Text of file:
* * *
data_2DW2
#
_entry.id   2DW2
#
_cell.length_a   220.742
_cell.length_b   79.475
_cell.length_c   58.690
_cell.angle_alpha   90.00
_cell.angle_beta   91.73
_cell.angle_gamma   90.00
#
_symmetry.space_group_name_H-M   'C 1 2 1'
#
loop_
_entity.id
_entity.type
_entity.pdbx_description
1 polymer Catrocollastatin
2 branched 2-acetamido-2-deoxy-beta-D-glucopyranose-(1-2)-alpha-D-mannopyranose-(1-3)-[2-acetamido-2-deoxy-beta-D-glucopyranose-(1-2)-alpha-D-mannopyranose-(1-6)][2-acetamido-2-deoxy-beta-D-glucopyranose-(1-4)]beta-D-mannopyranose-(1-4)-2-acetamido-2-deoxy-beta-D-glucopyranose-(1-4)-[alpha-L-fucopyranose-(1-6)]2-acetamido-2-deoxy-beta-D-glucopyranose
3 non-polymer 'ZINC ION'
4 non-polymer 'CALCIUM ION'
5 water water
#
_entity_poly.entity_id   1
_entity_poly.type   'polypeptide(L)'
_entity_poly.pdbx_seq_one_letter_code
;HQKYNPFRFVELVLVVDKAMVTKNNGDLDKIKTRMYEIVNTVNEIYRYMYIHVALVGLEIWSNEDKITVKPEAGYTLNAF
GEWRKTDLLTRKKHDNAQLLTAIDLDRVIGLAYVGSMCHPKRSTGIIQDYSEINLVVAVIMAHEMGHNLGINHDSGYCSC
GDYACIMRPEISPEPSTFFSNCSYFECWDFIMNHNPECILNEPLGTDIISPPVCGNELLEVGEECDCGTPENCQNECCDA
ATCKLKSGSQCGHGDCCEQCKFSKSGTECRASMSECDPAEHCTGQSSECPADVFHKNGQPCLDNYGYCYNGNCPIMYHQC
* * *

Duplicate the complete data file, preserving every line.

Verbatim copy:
data_2DW2
#
_entry.id   2DW2
#
_cell.length_a   220.742
_cell.length_b   79.475
_cell.length_c   58.690
_cell.angle_alpha   90.00
_cell.angle_beta   91.73
_cell.angle_gamma   90.00
#
_symmetry.space_group_name_H-M   'C 1 2 1'
#
loop_
_entity.id
_entity.type
_entity.pdbx_description
1 polymer Catrocollastatin
2 branched 2-acetamido-2-deoxy-beta-D-glucopyranose-(1-2)-alpha-D-mannopyranose-(1-3)-[2-acetamido-2-deoxy-beta-D-glucopyranose-(1-2)-alpha-D-mannopyranose-(1-6)][2-acetamido-2-deoxy-beta-D-glucopyranose-(1-4)]beta-D-mannopyranose-(1-4)-2-acetamido-2-deoxy-beta-D-glucopyranose-(1-4)-[alpha-L-fucopyranose-(1-6)]2-acetamido-2-deoxy-beta-D-glucopyranose
3 non-polymer 'ZINC ION'
4 non-polymer 'CALCIUM ION'
5 water water
#
_entity_poly.entity_id   1
_entity_poly.type   'polypeptide(L)'
_entity_poly.pdbx_seq_one_letter_code
;HQKYNPFRFVELVLVVDKAMVTKNNGDLDKIKTRMYEIVNTVNEIYRYMYIHVALVGLEIWSNEDKITVKPEAGYTLNAF
GEWRKTDLLTRKKHDNAQLLTAIDLDRVIGLAYVGSMCHPKRSTGIIQDYSEINLVVAVIMAHEMGHNLGINHDSGYCSC
GDYACIMRPEISPEPSTFFSNCSYFECWDFIMNHNPECILNEPLGTDIISPPVCGNELLEVGEECDCGTPENCQNECCDA
ATCKLKSGSQCGHGDCCEQCKFSKSGTECRASMSECDPAEHCTGQSSECPADVFHKNGQPCLDNYGYCYNGNCPIMYHQC